The state Department of of Agriculture, Trade and Consumer Protection is warning parents and students about a scam involving shipping emails filled with malware.
In a press release from the department, the scam is described like this: students returning to campus often order items online and have them waiting for them to make moving easier. Scammers will send fake email notifications that look as if they’re from reputable shipping companies to students with messages filled with malware.
The emails will typically list some type of problem with the shipment, ask for account information or ask the recipient to click on a link to confirm shipping.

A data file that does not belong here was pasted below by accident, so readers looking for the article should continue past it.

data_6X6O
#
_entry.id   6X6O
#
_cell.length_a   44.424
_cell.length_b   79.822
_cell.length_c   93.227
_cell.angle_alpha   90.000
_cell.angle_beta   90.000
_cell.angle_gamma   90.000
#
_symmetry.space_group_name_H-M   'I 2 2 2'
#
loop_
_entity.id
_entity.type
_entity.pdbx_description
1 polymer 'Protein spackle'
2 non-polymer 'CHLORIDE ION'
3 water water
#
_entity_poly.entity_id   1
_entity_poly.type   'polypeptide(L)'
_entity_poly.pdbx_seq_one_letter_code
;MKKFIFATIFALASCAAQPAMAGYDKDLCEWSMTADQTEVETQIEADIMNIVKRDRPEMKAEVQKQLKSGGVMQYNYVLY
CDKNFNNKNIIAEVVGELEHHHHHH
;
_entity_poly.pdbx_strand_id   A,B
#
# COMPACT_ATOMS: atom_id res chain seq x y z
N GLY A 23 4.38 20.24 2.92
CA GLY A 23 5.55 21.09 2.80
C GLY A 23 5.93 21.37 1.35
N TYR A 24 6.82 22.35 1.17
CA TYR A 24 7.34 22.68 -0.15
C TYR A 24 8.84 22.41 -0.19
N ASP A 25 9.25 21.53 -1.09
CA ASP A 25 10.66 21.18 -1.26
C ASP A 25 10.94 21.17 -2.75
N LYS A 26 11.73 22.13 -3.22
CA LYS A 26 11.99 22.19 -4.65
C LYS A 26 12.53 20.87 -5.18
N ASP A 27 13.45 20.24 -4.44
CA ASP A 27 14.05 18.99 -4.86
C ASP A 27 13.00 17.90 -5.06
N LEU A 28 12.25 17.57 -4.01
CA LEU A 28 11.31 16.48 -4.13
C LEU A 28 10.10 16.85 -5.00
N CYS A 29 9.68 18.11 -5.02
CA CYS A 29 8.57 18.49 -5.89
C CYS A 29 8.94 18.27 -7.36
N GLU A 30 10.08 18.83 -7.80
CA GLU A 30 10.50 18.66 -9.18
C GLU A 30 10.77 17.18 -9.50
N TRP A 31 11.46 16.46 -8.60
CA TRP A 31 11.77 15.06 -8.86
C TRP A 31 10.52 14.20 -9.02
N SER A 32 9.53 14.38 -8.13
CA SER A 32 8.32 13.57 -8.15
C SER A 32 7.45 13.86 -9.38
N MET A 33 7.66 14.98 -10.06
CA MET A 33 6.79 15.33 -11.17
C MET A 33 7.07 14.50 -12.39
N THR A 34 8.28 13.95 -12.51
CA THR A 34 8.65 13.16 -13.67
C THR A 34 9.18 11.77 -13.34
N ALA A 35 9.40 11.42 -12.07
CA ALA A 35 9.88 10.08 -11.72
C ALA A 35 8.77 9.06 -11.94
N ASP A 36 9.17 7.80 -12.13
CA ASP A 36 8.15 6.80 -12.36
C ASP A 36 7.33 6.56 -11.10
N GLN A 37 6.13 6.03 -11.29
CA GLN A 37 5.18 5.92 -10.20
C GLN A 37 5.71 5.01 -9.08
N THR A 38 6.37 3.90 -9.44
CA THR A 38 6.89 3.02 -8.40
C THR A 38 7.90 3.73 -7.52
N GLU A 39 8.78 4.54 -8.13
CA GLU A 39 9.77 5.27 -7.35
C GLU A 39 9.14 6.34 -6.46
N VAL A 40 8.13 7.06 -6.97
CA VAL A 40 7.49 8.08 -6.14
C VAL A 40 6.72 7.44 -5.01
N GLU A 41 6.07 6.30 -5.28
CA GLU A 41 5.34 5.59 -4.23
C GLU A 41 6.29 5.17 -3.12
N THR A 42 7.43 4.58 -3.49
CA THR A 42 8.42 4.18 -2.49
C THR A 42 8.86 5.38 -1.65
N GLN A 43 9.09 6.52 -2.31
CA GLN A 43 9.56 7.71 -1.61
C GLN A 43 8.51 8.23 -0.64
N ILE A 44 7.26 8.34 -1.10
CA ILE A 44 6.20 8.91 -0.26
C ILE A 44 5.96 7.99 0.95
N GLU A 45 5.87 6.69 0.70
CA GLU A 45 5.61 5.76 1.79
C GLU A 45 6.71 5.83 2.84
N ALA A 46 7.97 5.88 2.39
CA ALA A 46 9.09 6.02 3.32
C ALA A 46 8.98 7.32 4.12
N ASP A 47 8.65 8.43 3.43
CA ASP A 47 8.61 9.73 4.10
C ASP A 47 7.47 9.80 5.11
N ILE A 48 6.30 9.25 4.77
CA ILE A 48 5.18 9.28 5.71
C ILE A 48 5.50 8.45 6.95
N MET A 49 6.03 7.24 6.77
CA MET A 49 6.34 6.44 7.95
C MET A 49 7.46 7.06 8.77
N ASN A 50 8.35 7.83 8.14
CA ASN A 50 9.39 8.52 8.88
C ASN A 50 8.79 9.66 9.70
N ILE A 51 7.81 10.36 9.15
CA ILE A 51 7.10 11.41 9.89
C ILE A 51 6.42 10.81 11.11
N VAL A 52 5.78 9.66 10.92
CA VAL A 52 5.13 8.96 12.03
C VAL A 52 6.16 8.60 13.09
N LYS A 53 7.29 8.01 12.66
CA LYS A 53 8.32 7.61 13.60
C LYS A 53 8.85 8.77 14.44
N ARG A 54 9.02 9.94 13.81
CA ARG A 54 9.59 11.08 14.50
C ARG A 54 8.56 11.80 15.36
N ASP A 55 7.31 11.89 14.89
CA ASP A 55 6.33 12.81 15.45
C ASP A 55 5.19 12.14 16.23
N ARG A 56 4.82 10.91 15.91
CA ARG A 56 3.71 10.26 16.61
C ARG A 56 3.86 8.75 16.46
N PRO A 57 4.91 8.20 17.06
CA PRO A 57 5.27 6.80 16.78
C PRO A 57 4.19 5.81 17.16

Here’s advice from the DACTP on how to spot the fake emails and avoid getting taken:
- Poor grammar and spelling errors in emails that claim to come from major organizations. If the message is sloppy, it likely did not come from a legitimate business.
- Sender addresses that don’t match the URL for the company that supposedly sent the email. For example, the “From:” line in a recent fake FedEx email noted that the email came from “Brenda” and gave an Italian email address, not a fedex.com address (see example on next page).
- Shipment emails that lack specifics about the sender or the package’s supposed contents.
- Emails asking you to open an attachment in order to review an order. Never open an attachment in an unsolicited or questionable email.
- Emails containing threats that a package will be returned to the sender and you will be charged a fee for not responding to the message.
- If you question whether an email link is legitimate, hover the mouse over the link (but don’t click it!). At the bottom of your browser window, you can view the URL where the link would actually take you.